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Benefit show planned for local blues singer Robin Rogers 

The blues is a feeling. It's pain, suffering and hard times. Historically, singing about it has helped to ease the pain, letting others know they aren't the only ones suffering. The best communicators are the ones who have lived it.

Robin Rogers sings the blues with all her heart and soul. She's been there, and she lets you know it in no uncertain terms. With a raspy soul sound that has elements of Lou Ann Barton, Shemekia Copeland and Irma Thomas in it, Rogers connects with the listener, forming a bond, sharing her pain.

But now that pain has become too much for her to bear alone, and the singer needs some help. Recently diagnosed with liver cancer, she is now receiving hospice care at home. Unable to work, Rogers and her husband, Tony, face formidable medical bills as well as increased day-to-day living expenses and hospice care. Friends have established a Robin Rogers Medical Trust Fund and are organizing benefits for financial support.

Since her teenage days as a street singer, it was obvious Rogers had a little something extra that set her apart from the competition. After recording for Miami-based Sal Soul Studios in '79, Rogers moved to North Carolina in 1990. Double Door Inn owner Nick Karres remembers her first outings in his club performing as Mamma Ham and the Spam Daddies. "She's just such a tremendous performer, tremendous personality, always just jumping at a chance to help somebody," Karres says. "She was good to everybody, worked extremely hard at her craft. She's just a tremendous asset to the music community."

Drummer/producer Jim Brock met her when she played a Double Door gig in 2000."She knocked me out," says Brock, who invited her to record a CD with him on the spot, released as '01's Time For Myself. The Charlotte-based Brock, who has considerable experience in the business (as Kathy Mattea's drummer for a decade and with Janis Ian for seven years, as well as recording with Joe Walsh and Joe Cocker), has high praise for Rogers' work ethic. "She's a dream, man," the drummer says. "She knows what she wants, but there's nothing remotely bossy or diva-ish about Robin. She likes to be a team player, even if she's the name."

Brock has produced all four of her releases; Time For Myself, '04's Crazy Cryin' Blues, her '08 Blind Pig debut Treat Me Right and the just-released Back In the Fire, also on Blind Pig. Her new record is stunning, with Rogers at the top of her form, delivering searing, soulful vocals and scalding harp.

Bob Margolin, who played on the cut "Need Your Love So Bad," says Rogers is "a fine singer, harp player and entertainer [who] doesn't over-sing, which is a temptation when a singer has the gift of tone and chops. She presents herself as friendly and real, just as she really is."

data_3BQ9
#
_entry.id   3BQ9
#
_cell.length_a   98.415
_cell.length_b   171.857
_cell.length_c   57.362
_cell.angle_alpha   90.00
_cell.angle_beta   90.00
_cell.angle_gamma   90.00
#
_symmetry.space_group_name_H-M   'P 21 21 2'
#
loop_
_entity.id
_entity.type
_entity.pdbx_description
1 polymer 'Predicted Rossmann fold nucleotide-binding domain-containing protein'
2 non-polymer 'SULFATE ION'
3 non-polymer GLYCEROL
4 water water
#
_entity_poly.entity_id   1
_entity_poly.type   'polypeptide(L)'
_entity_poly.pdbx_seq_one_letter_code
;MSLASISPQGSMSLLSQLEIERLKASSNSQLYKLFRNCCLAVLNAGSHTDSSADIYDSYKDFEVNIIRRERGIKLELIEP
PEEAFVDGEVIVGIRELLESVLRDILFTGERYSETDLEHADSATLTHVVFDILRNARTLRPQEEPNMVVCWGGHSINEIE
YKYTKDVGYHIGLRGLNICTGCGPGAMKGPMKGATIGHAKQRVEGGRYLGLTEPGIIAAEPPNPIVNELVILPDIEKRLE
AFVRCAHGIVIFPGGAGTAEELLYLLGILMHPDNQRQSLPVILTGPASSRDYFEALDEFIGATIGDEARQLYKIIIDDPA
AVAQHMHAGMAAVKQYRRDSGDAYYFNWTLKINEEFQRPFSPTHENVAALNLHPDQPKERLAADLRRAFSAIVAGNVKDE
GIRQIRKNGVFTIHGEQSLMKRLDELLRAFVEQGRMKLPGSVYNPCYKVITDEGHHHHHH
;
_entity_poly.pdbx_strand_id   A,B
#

Former Nappy Brown manager Scott Cable, who helped get Rogers her Blind Pig deal, also sings Rogers' praises. "I can't say enough good things about how humble and kind Robin is," says Cable, who insists he only made a phone call to help her get signed to Blind Pig. "And every conversation we've ever had, she always ends by saying, 'Thank you so much for everything you've done for me.' And I'm like, 'I've done nothing. I've made one phone call to help you because you're a friend and the label's a friend and I like to put friends together.'"

He also is impressed with her sound. "Robin has naturally great phrasing and she means what she sings," Cable says. "A lot of folks who used to sing rock or another form are trying blues because they can't go anywhere else, but Robin really means it. She sings it because that's what she feels."

On Back In The Fire, the way she expresses her feelings earns Rogers a spot in the ranks of blues legends, from the blistering opener "Baby Bye Bye" to her superb remake of the Irma Thomas hit "Hittin' on Nothin'." Brock says he often told Rogers that her records would outlive her and that "8o years from now, some little singer not even born yet is gonna be digging through the archives of the blues and there you're gonna be."

But Rogers needs help right now, and a score of friends have already rallied around. "Robin has always been there for others and we expect that will come back to her now," Margolin says. "The best we can do is to support each other spiritually and generously. The blues takes care of its own." C

Donations can be made directly at: Robin Rogers c/o Piedmont Talent, PO Box 680006, Charlotte NC 28216

Robin Rogers Benefit show

With Jim Brock, Bob Margolin, The Voodoo Brothers, Part Time Blues Band, WSNB and more. $12. 6 p.m. Oct. 24. Amos' Southend.

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